Haarlem, the official capital of Noord Holland province, has lots going for it. Here’s our top 10 of the city’s fabulous things.
1. Teylers Museum
The Teylers Museum www.teylersmuseum.nl is somehow reminiscent of a set from an Indiana Jones film. It could be the fossils and prehistoric skeletons or the old scientific instruments on display. Most likely, it is the Oval Room with its display cases filled with mineralogical treasures, complete with dusty, hand-written labels. The Netherlands’ oldest museum, Teylers opened to the public in 1784. The magnificent building facing the Spaarne River also houses a collection of paintings from the Dutch Romantic School and hosts temporary exhibitions.
Walking across the Haarlem’s Grote Markt on a Sunday without the distraction of a free festival is a rare experience during the summer months. More common is the sound of live music combined with the smell of stroopwafels and Belgian fries. Annual festival events include Bloemencorso – the flower parade and festival (April), Bevrijdingspop – live music (May), Houtfestival – world music and international food (June), Haarlem Jazz (August), the Jopen Bier festival (September), and arrival of Sinterklaas (November).
3. Het Dolhuys
It’s name means the mad house and, yes, the Dolhuys www.hetdolhuys.nl is the National Museum of Psychiatry. The permanent exhibition contains the effects of previous inmates, including recorded personal accounts of their own experience of living with a psychiatric illness. Don a stethoscope to listen to the audio guide; jump on a computer and complete the psychological tests; check out how psychosis can influence art; and then end up in the museum café contemplating your own sanity over a glass of wine
4. De Egelantier
De Egelantier on the Gasthuisvest is a rambling old building housing a multitude of culture clubs. From belly-dancing; comic-drawing; capoeira; learning a new language; sculpting; singing, tuba-playing, street dancing, and at least 40 other cultural pursuits – the creative vibe permeates the place. In addition, there is a delightful little café for parents, partners and the members of the general public -seeking somewhere relaxed, with a view of the inner-courtyard, to while away some time.
5. Salsa classes at Haarlem railway station
Haarlem Railway Station was built in 1839 so that people wanting the novelty of travelling by train had somewhere to aim for when they boarded in Amsterdam. The current station, rebuilt around 1907, is the only Dutch station in Art Nouveau style and remains a beautiful place to wait for a train. But there is more to Haarlem station than trains and architecture. Each week in the waiting room on platform 3a, you can take a salsa class. (www.salsamotion.nl).
Not just an ethnic grocery store on the Botermarkt (Tuchthuisstraat 2, 2011XK Haarlem), but an Aladdin’s cave of culinary treasures. This is the only place in Haarlem where you can find all the ingredients essential to follow the recipes by chefs Yotam Ottolenghi, Nigella Lawson, and Jamie Oliver. The shelves are stocked with sauces, pickles, jams, spices, and never before seen tins of things from all over the globe. Mabrouk is a greengrocer, butcher, and specialty delicatessen. It smells delicious, looks good, and inspires even the most resistant cook to get creative.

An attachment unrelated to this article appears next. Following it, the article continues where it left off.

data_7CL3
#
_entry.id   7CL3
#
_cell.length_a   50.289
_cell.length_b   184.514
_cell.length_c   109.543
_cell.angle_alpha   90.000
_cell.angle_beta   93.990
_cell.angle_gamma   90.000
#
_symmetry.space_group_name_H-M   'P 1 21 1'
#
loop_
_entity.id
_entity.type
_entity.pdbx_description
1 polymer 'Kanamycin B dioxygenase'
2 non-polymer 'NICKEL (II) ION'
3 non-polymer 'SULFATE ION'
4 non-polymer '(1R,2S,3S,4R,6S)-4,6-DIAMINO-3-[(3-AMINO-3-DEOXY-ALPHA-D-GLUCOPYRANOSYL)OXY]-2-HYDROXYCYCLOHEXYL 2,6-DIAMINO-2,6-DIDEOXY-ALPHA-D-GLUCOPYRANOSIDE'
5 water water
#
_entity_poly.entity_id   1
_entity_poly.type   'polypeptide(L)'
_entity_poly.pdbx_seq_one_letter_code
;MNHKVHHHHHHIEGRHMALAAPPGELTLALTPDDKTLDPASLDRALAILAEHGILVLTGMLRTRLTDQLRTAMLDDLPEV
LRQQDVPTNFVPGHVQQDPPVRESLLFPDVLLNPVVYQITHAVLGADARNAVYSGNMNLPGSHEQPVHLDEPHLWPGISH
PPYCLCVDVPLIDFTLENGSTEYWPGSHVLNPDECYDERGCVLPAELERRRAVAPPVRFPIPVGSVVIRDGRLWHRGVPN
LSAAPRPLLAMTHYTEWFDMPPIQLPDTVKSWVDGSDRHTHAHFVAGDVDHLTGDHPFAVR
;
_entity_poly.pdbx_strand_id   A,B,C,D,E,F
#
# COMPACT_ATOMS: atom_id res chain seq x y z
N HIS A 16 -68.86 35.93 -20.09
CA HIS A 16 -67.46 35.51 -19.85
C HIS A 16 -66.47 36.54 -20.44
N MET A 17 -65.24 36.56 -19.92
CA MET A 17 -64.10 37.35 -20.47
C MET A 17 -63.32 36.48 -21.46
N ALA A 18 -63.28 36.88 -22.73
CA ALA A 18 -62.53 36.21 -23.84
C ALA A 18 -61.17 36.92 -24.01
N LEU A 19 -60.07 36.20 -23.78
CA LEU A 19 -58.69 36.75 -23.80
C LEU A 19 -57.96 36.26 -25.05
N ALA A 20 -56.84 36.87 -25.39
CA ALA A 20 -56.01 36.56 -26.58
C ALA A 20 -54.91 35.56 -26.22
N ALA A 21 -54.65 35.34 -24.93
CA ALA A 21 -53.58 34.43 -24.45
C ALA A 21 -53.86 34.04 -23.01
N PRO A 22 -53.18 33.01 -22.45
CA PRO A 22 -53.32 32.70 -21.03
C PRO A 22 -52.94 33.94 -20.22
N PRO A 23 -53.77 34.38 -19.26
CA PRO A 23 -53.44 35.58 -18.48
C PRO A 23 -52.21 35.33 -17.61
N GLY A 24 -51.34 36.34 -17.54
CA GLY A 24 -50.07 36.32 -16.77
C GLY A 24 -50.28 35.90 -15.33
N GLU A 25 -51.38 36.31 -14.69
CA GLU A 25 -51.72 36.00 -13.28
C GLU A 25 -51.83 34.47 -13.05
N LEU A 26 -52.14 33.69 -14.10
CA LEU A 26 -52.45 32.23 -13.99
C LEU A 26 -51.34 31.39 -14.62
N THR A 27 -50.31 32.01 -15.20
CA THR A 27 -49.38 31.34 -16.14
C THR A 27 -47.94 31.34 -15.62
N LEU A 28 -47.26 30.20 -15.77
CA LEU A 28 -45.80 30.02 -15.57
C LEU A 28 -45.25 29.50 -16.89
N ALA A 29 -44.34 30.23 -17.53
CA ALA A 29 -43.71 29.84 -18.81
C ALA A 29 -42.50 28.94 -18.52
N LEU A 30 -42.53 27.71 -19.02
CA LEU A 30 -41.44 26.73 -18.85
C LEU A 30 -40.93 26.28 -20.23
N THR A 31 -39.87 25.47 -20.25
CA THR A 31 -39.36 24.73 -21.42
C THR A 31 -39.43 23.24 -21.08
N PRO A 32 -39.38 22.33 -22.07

7. Easy access to the beach
Living in Haarlem means that you can jump on your bike and dig your toes in the sand in about 20 minutes. Yes, avoiding the long queues of motorists growing surly, slowly inching towards the beach and then impatiently searching for a parking place – is another fabulous thing about this place. For people with young children or those who don’t want crowded beaches, the artificial lake, t’Wed in Zuid Kennemer National Park, is a popular place for swimming, playing in the sand, and picnics on long summer evenings.
8. De Oerkap
Feeling lazy? De Oerkap ( www.deoerkap.nl ) located just outside Centrum on the banks of the Spaarne, is the city beach or Stadsstrand and open in the summer months. Popular with almost everyone, it is a wonderful place to relax and watch the boats go by as you indulge in a cold beer and try to keep an eye on your children who have stripped down to their underwear to play in the sand. The kitchen makes unbelievably good pizzas, and you can have you bike repaired next door at Fiestco in between your visits.
Saturday markets in the Grote Markt are loved by locals and visitors alike. Flanking the Saint Bavo Cathedral, stalls sell fresh flowers, nuts, cheeses, breads, merguez, fresh seafood, bike parts, Turkish dips, French flans, clothes and much more. Throughout the week, farmers’ markets, flea markets, book markets, and antiques markets can be found in the Botermarkt and in neighbourhoods outside Centrum. Add to this the large scale bimonthly junk markets, less frequent art and craft markets, and the festive Christmas markets and you’ll be sure to find a market selling exactly what you did not know you wanted.
10. Little Amsterdam
Finally, an important point contested by some, but never by Haarlem residents. What is fabulous about Haarlem is that it is a mini version of Amsterdam. Haarlem has canals, 17th century buildings, a plethora of museums and galleries; grand cathedrals; a colourful history; designer stores; an abundance of restaurants and cafes; a busy programme of arts and cultural events; easy access to other parts of the country, or further afield via Schiphol airport. All this, but without the tourist masses! Haarlem residents are living the Dutch dream. Gezellig!